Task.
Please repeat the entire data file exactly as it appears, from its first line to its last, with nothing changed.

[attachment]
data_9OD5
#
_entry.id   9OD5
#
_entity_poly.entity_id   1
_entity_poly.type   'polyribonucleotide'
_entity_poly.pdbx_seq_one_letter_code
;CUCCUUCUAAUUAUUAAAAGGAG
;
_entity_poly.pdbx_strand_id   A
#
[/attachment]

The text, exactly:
data_9OD5
#
_entry.id   9OD5
#
_entity_poly.entity_id   1
_entity_poly.type   'polyribonucleotide'
_entity_poly.pdbx_seq_one_letter_code
;CUCCUUCUAAUUAUUAAAAGGAG
;
_entity_poly.pdbx_strand_id   A
#